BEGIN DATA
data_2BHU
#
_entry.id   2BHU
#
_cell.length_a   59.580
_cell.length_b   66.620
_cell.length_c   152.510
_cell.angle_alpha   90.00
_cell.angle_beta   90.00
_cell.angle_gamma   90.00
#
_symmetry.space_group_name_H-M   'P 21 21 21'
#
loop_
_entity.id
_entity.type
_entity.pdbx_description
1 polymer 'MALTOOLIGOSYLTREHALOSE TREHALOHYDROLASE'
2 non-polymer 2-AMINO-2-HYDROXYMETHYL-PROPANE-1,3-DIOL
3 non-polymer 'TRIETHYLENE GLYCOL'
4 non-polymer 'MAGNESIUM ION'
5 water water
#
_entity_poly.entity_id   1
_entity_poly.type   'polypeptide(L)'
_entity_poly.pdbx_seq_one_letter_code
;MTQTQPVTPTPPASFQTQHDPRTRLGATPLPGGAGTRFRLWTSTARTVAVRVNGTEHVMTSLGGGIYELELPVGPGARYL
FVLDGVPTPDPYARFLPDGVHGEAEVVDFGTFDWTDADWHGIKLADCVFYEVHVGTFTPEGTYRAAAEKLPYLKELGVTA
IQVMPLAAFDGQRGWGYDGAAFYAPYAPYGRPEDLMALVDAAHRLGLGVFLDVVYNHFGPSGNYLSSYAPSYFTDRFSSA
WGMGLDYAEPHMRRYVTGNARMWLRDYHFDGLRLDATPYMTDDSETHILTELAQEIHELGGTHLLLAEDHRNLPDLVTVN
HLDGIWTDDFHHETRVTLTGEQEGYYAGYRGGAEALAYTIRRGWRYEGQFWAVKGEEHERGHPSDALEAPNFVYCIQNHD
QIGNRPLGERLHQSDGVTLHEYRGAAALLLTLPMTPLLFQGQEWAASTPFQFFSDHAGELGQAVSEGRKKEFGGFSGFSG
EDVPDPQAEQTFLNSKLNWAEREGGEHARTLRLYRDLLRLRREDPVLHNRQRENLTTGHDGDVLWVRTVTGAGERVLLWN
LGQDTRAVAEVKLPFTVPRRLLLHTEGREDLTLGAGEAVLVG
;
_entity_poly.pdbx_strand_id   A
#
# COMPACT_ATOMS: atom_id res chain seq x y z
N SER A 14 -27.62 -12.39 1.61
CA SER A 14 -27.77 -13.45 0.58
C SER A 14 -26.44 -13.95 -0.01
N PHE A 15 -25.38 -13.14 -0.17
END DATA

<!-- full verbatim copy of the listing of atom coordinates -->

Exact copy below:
data_2BHU
#
_entry.id   2BHU
#
_cell.length_a   59.580
_cell.length_b   66.620
_cell.length_c   152.510
_cell.angle_alpha   90.00
_cell.angle_beta   90.00
_cell.angle_gamma   90.00
#
_symmetry.space_group_name_H-M   'P 21 21 21'
#
loop_
_entity.id
_entity.type
_entity.pdbx_description
1 polymer 'MALTOOLIGOSYLTREHALOSE TREHALOHYDROLASE'
2 non-polymer 2-AMINO-2-HYDROXYMETHYL-PROPANE-1,3-DIOL
3 non-polymer 'TRIETHYLENE GLYCOL'
4 non-polymer 'MAGNESIUM ION'
5 water water
#
_entity_poly.entity_id   1
_entity_poly.type   'polypeptide(L)'
_entity_poly.pdbx_seq_one_letter_code
;MTQTQPVTPTPPASFQTQHDPRTRLGATPLPGGAGTRFRLWTSTARTVAVRVNGTEHVMTSLGGGIYELELPVGPGARYL
FVLDGVPTPDPYARFLPDGVHGEAEVVDFGTFDWTDADWHGIKLADCVFYEVHVGTFTPEGTYRAAAEKLPYLKELGVTA
IQVMPLAAFDGQRGWGYDGAAFYAPYAPYGRPEDLMALVDAAHRLGLGVFLDVVYNHFGPSGNYLSSYAPSYFTDRFSSA
WGMGLDYAEPHMRRYVTGNARMWLRDYHFDGLRLDATPYMTDDSETHILTELAQEIHELGGTHLLLAEDHRNLPDLVTVN
HLDGIWTDDFHHETRVTLTGEQEGYYAGYRGGAEALAYTIRRGWRYEGQFWAVKGEEHERGHPSDALEAPNFVYCIQNHD
QIGNRPLGERLHQSDGVTLHEYRGAAALLLTLPMTPLLFQGQEWAASTPFQFFSDHAGELGQAVSEGRKKEFGGFSGFSG
EDVPDPQAEQTFLNSKLNWAEREGGEHARTLRLYRDLLRLRREDPVLHNRQRENLTTGHDGDVLWVRTVTGAGERVLLWN
LGQDTRAVAEVKLPFTVPRRLLLHTEGREDLTLGAGEAVLVG
;
_entity_poly.pdbx_strand_id   A
#
# COMPACT_ATOMS: atom_id res chain seq x y z
N SER A 14 -27.62 -12.39 1.61
CA SER A 14 -27.77 -13.45 0.58
C SER A 14 -26.44 -13.95 -0.01
N PHE A 15 -25.38 -13.14 -0.17